The primary responsibilities of the defender who is checking the shooter located in the ball side low post is to:

- “front” vs this shooter so that he does not receive a direct entry pass

- “switch” vs any little-on-little cross screen action which occurs below the below screen

- “chase” vs any cut made by his individual check which does not involve the use of a single, double or staggered set of screens


Kudos to the Hawks’ Larry Drew, Jamal Crawford, Al Horford, Josh Smith and Mike Bibby for doing each of their jobs properly and executing this basic offensive play! 

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6 Responses to “Identifying correctly what actually lost last night’s game for the Raptors”

  1. Mike D Says:

    Oh Bargs. I guess we have to be happy that he at least went for the box out at the end of the play.

    His defensive IQ/awareness on this sequence is really instructive. Throughout the play, he seems genuinely aware that something is happening, but seems unable to figure out what it is or how he should move to stop it. Paralyzed, I guess you would call it. Frozen.

    Nice box out though.

  2. khandor Says:

    Mike D,

    When I read your comment, the words:

    “Paralyzed, I guess you would call it. Frozen.”

    made me laugh out loud. :-)


    As long as the Raptors have Bargnani playing 30+ minutes per game they will continue to be a very poor team at the defensive end of the floor.

  3. Jeff Says:

    Yeah its the international players who lost us the game, but i guess we should just excuse the fact that the two american players who you claimed did their job also fouled players 3x beyond the arc, which lead to 9 free throws. Or the fact that Amir doesn’t know how to plant his feet on a pick. Or the fact that Demar’s perimeter D was absolute shit and the main reason why Crawford and Johnson went off. Yeah lets blam Barbosa and Andrea, the two people who actually gave us a shot at winning this game and who defended there position effectively throughout the game, not just on one play.

    You’re constant attack on anything that isnt black on this team is really getting old.

  4. khandor Says:


    What I wrote in this blog entry is concerned with the different individuals on the Raptors team who failed to do their job properly on this specific play which resulted in the Hawks taking the lead for good in the 4th quarter of this game.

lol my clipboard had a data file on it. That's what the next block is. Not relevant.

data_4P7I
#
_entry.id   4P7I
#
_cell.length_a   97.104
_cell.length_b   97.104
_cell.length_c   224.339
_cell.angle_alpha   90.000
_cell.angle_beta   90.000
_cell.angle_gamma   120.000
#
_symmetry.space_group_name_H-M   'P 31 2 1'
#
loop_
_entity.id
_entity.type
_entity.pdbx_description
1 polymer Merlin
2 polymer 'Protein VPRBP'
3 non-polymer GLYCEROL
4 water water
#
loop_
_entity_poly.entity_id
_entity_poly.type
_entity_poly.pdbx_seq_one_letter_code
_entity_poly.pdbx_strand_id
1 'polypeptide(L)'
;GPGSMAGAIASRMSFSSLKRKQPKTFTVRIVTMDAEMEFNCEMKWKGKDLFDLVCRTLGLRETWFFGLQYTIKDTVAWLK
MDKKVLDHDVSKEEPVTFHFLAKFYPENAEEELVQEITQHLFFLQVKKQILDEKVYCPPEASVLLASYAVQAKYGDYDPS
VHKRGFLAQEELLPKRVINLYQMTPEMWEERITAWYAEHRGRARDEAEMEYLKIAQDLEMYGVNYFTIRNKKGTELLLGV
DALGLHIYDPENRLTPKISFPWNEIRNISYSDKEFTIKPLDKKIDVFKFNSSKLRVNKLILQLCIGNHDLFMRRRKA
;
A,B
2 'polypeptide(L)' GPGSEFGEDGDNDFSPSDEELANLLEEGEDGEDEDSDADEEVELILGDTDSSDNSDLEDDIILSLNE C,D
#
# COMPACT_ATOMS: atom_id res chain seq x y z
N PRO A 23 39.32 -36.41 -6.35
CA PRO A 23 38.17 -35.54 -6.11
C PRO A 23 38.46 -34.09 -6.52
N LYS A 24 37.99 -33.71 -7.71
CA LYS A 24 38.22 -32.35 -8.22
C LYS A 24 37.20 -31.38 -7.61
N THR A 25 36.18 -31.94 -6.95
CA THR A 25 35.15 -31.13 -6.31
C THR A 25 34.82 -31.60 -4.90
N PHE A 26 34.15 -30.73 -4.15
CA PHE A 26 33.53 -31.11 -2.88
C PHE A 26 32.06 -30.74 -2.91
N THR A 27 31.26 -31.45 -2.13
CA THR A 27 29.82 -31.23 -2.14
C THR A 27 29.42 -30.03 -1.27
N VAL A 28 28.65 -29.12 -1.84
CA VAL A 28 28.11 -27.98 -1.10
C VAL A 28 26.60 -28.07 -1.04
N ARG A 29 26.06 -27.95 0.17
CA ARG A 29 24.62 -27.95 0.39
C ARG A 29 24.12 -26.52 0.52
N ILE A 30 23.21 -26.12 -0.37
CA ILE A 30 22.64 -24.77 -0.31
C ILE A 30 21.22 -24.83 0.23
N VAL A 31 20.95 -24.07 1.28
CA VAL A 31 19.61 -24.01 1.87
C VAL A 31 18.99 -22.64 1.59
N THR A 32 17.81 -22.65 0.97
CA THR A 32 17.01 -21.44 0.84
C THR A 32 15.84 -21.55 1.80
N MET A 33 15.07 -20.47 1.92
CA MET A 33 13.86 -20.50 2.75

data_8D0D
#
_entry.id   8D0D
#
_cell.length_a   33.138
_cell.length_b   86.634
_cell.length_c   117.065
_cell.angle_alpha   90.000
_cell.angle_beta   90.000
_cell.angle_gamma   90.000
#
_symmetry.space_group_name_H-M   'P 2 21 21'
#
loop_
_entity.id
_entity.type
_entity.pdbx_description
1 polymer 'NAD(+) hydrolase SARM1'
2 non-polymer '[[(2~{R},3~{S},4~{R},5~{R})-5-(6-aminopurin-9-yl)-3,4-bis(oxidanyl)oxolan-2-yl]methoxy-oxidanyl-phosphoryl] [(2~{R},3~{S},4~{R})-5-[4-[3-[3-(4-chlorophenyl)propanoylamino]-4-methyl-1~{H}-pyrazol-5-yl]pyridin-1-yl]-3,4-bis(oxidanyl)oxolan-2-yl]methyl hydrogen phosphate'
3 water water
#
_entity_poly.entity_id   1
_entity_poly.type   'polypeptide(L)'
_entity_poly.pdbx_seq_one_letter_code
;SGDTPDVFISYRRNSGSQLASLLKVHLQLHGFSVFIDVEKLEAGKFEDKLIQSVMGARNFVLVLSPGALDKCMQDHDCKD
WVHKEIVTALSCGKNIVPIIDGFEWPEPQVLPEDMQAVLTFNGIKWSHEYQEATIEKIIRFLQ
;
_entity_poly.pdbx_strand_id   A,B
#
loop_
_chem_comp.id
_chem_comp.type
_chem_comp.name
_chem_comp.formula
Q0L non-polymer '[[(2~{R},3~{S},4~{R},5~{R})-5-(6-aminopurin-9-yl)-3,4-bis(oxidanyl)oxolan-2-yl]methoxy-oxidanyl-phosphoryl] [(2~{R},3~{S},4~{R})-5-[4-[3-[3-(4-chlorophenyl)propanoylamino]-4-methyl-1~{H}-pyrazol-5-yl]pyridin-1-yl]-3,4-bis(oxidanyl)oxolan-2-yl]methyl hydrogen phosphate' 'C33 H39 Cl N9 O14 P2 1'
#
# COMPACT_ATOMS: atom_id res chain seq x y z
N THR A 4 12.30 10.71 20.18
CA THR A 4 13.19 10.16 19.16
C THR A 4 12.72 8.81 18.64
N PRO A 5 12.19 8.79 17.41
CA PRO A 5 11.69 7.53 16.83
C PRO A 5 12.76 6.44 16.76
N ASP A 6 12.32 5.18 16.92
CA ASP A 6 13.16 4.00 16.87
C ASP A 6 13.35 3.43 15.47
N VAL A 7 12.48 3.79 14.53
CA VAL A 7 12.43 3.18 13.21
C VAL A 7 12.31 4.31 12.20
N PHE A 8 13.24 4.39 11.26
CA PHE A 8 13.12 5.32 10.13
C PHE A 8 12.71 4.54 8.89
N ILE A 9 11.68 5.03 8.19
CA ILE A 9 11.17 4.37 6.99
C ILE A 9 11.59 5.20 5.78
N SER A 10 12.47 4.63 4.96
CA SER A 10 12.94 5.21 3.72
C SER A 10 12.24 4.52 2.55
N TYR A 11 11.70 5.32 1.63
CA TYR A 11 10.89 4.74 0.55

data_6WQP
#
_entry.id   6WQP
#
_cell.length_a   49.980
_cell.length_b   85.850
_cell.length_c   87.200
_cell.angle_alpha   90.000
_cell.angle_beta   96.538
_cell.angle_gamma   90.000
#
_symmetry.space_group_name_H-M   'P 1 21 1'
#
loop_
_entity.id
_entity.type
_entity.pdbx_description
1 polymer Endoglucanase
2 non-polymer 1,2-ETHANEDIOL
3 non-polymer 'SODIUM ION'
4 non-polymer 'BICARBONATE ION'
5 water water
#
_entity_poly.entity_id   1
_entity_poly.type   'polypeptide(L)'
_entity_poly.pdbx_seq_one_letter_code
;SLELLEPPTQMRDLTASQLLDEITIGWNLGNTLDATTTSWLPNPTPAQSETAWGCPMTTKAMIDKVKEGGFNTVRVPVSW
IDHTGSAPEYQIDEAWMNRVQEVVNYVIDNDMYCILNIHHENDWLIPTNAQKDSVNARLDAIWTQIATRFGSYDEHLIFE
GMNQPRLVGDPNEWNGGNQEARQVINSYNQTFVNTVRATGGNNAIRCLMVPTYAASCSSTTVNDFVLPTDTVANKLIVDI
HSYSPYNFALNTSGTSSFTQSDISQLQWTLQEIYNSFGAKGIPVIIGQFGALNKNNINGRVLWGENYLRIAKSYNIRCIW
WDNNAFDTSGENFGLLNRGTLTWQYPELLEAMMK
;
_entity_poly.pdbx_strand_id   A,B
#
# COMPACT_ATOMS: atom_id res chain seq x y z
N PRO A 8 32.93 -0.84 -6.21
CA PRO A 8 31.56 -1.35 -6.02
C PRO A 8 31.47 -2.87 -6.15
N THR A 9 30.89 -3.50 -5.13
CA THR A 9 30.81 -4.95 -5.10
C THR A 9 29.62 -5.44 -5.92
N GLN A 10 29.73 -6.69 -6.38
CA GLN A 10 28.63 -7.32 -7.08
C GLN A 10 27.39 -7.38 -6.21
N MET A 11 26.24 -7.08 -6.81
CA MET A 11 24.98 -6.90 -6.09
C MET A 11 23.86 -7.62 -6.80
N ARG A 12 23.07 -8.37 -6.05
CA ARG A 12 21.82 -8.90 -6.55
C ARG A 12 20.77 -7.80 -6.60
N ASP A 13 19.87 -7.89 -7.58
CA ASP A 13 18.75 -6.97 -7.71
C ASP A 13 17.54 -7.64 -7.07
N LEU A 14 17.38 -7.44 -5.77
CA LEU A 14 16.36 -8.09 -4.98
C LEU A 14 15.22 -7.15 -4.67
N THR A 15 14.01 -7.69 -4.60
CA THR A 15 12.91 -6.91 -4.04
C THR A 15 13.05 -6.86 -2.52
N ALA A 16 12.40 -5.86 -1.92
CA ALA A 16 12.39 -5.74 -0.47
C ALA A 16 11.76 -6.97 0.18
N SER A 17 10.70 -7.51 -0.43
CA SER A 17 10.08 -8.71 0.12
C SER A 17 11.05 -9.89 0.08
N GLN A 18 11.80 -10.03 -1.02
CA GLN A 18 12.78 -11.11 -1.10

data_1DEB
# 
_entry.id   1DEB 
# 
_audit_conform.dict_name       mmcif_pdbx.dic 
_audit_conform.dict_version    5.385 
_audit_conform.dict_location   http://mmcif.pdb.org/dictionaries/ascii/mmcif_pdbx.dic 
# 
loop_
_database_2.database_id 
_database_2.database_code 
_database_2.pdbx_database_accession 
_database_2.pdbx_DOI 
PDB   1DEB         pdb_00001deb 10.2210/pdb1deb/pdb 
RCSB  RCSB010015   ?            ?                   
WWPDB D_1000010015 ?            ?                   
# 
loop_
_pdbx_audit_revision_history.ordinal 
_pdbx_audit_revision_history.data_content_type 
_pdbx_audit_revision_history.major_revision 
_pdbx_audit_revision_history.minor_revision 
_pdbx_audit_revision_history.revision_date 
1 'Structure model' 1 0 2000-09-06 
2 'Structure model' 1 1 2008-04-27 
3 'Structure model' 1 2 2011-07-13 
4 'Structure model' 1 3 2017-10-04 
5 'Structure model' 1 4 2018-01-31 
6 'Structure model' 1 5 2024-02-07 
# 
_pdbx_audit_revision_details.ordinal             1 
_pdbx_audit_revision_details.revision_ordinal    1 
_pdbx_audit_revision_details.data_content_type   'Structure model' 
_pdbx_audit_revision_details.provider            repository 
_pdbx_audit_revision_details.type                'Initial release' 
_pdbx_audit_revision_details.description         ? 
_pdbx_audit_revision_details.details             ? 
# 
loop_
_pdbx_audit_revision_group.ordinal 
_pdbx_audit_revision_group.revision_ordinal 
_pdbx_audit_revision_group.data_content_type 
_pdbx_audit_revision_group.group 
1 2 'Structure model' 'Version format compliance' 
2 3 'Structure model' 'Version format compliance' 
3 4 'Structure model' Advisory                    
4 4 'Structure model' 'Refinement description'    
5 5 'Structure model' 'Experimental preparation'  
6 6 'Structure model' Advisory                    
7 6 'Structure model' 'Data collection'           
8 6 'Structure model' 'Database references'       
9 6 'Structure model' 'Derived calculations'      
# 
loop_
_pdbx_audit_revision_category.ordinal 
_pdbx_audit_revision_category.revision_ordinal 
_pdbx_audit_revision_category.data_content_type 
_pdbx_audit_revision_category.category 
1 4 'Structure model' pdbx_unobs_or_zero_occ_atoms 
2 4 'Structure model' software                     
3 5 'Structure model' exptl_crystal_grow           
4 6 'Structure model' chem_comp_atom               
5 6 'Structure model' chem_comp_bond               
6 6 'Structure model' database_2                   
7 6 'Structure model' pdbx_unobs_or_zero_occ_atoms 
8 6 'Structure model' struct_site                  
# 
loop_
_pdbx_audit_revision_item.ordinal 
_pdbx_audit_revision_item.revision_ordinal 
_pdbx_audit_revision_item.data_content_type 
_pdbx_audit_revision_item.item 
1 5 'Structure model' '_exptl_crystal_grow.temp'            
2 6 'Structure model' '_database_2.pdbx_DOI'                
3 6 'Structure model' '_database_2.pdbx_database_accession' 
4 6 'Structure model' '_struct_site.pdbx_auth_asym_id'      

The words “international players”, “american players” and “black” do not appear in my blog post.

    So …

    If you happen to have issues with the nationality, or ethnicity, of certain players on the Raptors that’s your business, but please do not make the mistake of thinking that I fit into the same category as you do.

  5. Jeff Says:

    You most certainly do becasue you identify that play, and specifically those players, when the only reason we were leading is because of them. Also the only reason this game even came down to the end was because of Demar. He was consistently the worst defender on the team all night and needed to be masked by Triano who switched to a zone. To suggest this loss was anyone else’s fault only exposes your obvious bias.

  6. khandor Says:


    Prior to this play the Raptors were leading by 2 points.

    After this play the Raptors were trailing by 1 point.

    Beyond this play the Raptors were never able to regain the lead in this game.

    This means that what happened on this specific play was in fact the pivotal sequence/action/play of this particular game … when it comes to determining the winner from the loser.

    When someone attempts to analyze accurately what specific thing may have caused Team A to lose a particular game to Team B, the proper way to do this is to “regress” from the point in that game at which the winning team was actually able to take the lead for the final time.

    Once that single possession is thoroughly dissected only then should an analyst who actually knows what s/he is doing begin to analyze the remaining possessions which occurred in the game going backwards one possession at a time from this pivotal point.

    [PLEASE NOTE: I have no problem whatsoever with anyone who points out that DeRozan was repeatedly abused at the defensive end of floor by the likes of Joe Johnson and Jamal Crawford, since this was in fact exactly what happened throughout this specific game prior to the pivotal play in question.]